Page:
Title: Thin Space
Author: Jody Casella
Genre: YA, paranormal, contemporary
Publisher: Beyond Words Publishing
Publication Date: September 10, 2013
Rating: 4/6 – I really liked it
Synopsis from NetGalley: Ever since the car accident that killed his twin brother, Marshall Windsor has been consumed with guilt and crippled by secrets of that fateful night.
He has only one chance to make amends, to right his wrongs and set things right. He must find a Thin Space—a mythical point where the barrier between this world and the next is thin enough for a person to step through to the other side.
But, when a new girl moves into the house next door, the same house Marsh is sure holds a thin space, she may be the key—or the unraveling of all his secrets.
As they get closer to finding a thin space—and closer to each other—Marsh must decide once and for all how far he’s willing to go to right the wrongs of the living…and the dead.
My Initial Thoughts/Rambling: I classified this one as a contemporary paranormal, since it’s really like contemporary fiction with a smattering of paranormal elements. The paranormal isn’t the main focus, so I felt the contemporary title was needed. Anyway, I started this one a bit skeptical, since Ner from A Cup of Coffee and a Book (I love this woman and her coffee cups – go check out her blog!) wasn’t wowed by it. Check out her review here. Usually she and I have similar opinions, but I actually found that I enjoyed this one a lot more than she did!
Disclaimer: I received a copy of Thin Space from NetGalley in exchange for an honest review.
What did I think about the characters? Marsh, the main character, isn’t so much emotionless as he is empty, which I find is one of the strongest emotions out there. Casella does a great job of conveying that feeling of hollowness – the suctioning black hole that sits right in your chest and sucks every good thing out of the world. I really felt that aching loss inside Marsh as he tries to move on from his brother Austin’s death. He spends most of the book trying (and miserably failing) to carry on in life, even if his only purpose is to find a thin space where he plans to enter the afterlife to be with Austin again. The character development wasn’t really there till the end, but that was okay for me since Marsh’s narration was so raw and emotional that I really felt his utter confusion and sense of disconnection at being the surviving twin.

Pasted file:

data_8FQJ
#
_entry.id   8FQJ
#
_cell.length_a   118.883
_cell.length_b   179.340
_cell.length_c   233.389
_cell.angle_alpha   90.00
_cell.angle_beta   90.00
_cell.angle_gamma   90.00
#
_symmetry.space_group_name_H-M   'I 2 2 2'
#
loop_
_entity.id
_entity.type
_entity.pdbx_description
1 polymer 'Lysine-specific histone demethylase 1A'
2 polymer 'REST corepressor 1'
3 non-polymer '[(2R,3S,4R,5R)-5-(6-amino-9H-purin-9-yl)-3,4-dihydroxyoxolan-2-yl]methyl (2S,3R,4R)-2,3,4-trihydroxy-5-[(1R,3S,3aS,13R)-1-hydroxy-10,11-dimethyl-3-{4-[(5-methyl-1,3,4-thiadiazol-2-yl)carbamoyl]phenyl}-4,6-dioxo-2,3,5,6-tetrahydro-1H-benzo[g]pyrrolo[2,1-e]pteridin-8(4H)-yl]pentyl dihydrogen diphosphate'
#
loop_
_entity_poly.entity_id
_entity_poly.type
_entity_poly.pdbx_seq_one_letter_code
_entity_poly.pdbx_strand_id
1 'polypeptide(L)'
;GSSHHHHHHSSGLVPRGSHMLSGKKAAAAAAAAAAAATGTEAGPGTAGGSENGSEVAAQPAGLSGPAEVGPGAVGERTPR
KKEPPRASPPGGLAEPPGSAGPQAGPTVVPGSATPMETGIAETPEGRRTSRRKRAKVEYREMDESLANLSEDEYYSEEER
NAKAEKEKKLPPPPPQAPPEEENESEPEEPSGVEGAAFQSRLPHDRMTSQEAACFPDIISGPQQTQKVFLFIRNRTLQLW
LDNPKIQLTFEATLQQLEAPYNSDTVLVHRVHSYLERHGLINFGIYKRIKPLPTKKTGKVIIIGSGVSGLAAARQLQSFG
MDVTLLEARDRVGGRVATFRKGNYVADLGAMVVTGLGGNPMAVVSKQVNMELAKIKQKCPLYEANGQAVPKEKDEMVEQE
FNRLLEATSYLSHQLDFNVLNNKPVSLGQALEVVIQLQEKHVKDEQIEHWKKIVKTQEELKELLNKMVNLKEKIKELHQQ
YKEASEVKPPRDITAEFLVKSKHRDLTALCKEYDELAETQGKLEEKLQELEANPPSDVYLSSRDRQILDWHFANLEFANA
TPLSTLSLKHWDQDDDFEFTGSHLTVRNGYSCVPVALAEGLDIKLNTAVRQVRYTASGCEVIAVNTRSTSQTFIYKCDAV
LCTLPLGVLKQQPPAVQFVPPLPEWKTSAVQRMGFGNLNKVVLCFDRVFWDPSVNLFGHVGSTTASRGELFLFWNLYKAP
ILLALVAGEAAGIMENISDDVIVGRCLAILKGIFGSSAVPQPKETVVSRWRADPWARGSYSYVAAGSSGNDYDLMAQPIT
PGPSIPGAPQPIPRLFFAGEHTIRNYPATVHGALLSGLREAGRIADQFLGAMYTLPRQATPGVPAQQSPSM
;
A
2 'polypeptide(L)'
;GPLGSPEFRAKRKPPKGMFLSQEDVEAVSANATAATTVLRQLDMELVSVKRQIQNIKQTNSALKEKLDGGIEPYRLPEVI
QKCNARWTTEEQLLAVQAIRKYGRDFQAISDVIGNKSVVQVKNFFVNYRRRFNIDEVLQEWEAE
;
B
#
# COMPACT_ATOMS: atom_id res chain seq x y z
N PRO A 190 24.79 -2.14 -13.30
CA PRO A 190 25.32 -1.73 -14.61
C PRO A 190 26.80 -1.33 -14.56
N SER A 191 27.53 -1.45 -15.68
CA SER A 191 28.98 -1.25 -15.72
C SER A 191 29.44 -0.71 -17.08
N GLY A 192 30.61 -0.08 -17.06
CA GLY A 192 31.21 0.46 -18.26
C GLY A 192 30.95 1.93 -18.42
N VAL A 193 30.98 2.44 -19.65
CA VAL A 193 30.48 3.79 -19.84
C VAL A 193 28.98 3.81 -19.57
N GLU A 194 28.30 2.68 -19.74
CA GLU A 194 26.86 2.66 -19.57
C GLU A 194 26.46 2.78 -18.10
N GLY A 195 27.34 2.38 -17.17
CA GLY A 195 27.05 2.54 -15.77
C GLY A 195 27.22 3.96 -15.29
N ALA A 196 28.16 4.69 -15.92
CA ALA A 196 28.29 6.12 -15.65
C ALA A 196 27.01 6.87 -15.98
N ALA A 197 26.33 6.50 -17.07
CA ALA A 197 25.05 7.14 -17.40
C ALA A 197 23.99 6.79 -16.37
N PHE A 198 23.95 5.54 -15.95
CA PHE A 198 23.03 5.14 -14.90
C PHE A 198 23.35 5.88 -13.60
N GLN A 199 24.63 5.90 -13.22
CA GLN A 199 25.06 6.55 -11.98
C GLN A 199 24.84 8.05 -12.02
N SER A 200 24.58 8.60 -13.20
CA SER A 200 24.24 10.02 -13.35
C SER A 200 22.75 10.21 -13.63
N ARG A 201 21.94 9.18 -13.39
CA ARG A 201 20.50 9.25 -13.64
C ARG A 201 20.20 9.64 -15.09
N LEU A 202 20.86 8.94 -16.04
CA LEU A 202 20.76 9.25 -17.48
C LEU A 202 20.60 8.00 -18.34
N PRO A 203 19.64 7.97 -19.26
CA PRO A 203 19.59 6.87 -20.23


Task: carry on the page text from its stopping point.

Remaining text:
I really liked Maddie too – she was sweet, if a bit too naive, and her gentle influence on Marsh was my favorite part of the book. Plus, her dedication to his search for a thin space was touching – while everyone else considered Marsh crazy, she reached for him where he was at and helped him recover.
And the concept and plot? The concept is great! It wasn’t too much paranormal, which for me can sometimes be an iffy subject, but just enough to add a twist to the story. The plot – oh my wow. That plot twist! My jaw literally dropped – I did not see that coming at all. The one thing I would have liked to see is less of an abrupt ending – I was so emotionally attached that when it ended I felt kind of let down.
What about the writing style? I think my favorite part, like I said above, was how Casella presents Marsh’s struggle to recover. His physical scars were healing, but the emotional ones were still raw and throbbing. Maybe it’s a function of my personal experiences, but it was really easy to connect to Marsh. The forgetfulness and inability to remember even walking home, the looming panic attacks, the sense of inability to emotionally connect with another human or even maintain a conversation: all of it was presented so well, and my heart ached for Marsh. And the way Casella shows that sense of missing identity – flawless. Especially between twin brothers, and how people mix them up all the time. It kind of makes me think of the twins I know at my youth group – I’m really going to make an effort to get to know them and tell them apart without their name tags.
Anything else you’d like to add? Sorry Ner – I disagree with you on this one! I really do recommend it, but just know that it’s very character driven, with the narrator being a mostly-directionless, borderline suicidal, guilt-ridden teen boy working towards healing and forgiveness.
Find the book at:
Book Depository: http://www.bookdepository.com/Thin-Space-JODY-CASELLA/9781582703923